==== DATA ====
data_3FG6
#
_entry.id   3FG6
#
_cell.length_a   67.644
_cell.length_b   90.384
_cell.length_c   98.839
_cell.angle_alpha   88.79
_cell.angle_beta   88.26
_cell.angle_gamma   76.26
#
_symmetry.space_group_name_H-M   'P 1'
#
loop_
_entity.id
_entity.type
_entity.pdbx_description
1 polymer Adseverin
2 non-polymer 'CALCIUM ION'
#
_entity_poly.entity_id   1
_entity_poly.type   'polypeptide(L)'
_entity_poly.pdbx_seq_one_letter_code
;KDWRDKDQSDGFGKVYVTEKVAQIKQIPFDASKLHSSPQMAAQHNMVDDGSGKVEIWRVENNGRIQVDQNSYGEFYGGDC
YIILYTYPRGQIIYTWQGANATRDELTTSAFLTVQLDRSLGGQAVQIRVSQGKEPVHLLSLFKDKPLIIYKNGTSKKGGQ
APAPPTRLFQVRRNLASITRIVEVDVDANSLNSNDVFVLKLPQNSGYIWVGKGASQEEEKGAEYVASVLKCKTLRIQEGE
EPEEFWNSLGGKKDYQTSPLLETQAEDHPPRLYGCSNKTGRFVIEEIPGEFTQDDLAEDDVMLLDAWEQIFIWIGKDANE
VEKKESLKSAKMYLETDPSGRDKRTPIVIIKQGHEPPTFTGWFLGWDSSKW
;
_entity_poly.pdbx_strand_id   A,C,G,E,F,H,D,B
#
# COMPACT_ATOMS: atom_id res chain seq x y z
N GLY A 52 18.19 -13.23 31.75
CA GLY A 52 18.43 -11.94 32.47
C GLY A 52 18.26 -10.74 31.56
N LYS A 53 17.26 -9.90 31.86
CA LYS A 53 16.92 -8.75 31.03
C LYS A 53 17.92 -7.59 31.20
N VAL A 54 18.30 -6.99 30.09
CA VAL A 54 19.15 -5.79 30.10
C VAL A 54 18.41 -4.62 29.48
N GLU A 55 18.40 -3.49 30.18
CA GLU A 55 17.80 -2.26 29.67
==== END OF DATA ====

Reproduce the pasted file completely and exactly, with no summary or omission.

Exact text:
data_3FG6
#
_entry.id   3FG6
#
_cell.length_a   67.644
_cell.length_b   90.384
_cell.length_c   98.839
_cell.angle_alpha   88.79
_cell.angle_beta   88.26
_cell.angle_gamma   76.26
#
_symmetry.space_group_name_H-M   'P 1'
#
loop_
_entity.id
_entity.type
_entity.pdbx_description
1 polymer Adseverin
2 non-polymer 'CALCIUM ION'
#
_entity_poly.entity_id   1
_entity_poly.type   'polypeptide(L)'
_entity_poly.pdbx_seq_one_letter_code
;KDWRDKDQSDGFGKVYVTEKVAQIKQIPFDASKLHSSPQMAAQHNMVDDGSGKVEIWRVENNGRIQVDQNSYGEFYGGDC
YIILYTYPRGQIIYTWQGANATRDELTTSAFLTVQLDRSLGGQAVQIRVSQGKEPVHLLSLFKDKPLIIYKNGTSKKGGQ
APAPPTRLFQVRRNLASITRIVEVDVDANSLNSNDVFVLKLPQNSGYIWVGKGASQEEEKGAEYVASVLKCKTLRIQEGE
EPEEFWNSLGGKKDYQTSPLLETQAEDHPPRLYGCSNKTGRFVIEEIPGEFTQDDLAEDDVMLLDAWEQIFIWIGKDANE
VEKKESLKSAKMYLETDPSGRDKRTPIVIIKQGHEPPTFTGWFLGWDSSKW
;
_entity_poly.pdbx_strand_id   A,C,G,E,F,H,D,B
#
# COMPACT_ATOMS: atom_id res chain seq x y z
N GLY A 52 18.19 -13.23 31.75
CA GLY A 52 18.43 -11.94 32.47
C GLY A 52 18.26 -10.74 31.56
N LYS A 53 17.26 -9.90 31.86
CA LYS A 53 16.92 -8.75 31.03
C LYS A 53 17.92 -7.59 31.20
N VAL A 54 18.30 -6.99 30.09
CA VAL A 54 19.15 -5.79 30.10
C VAL A 54 18.41 -4.62 29.48
N GLU A 55 18.40 -3.49 30.18
CA GLU A 55 17.80 -2.26 29.67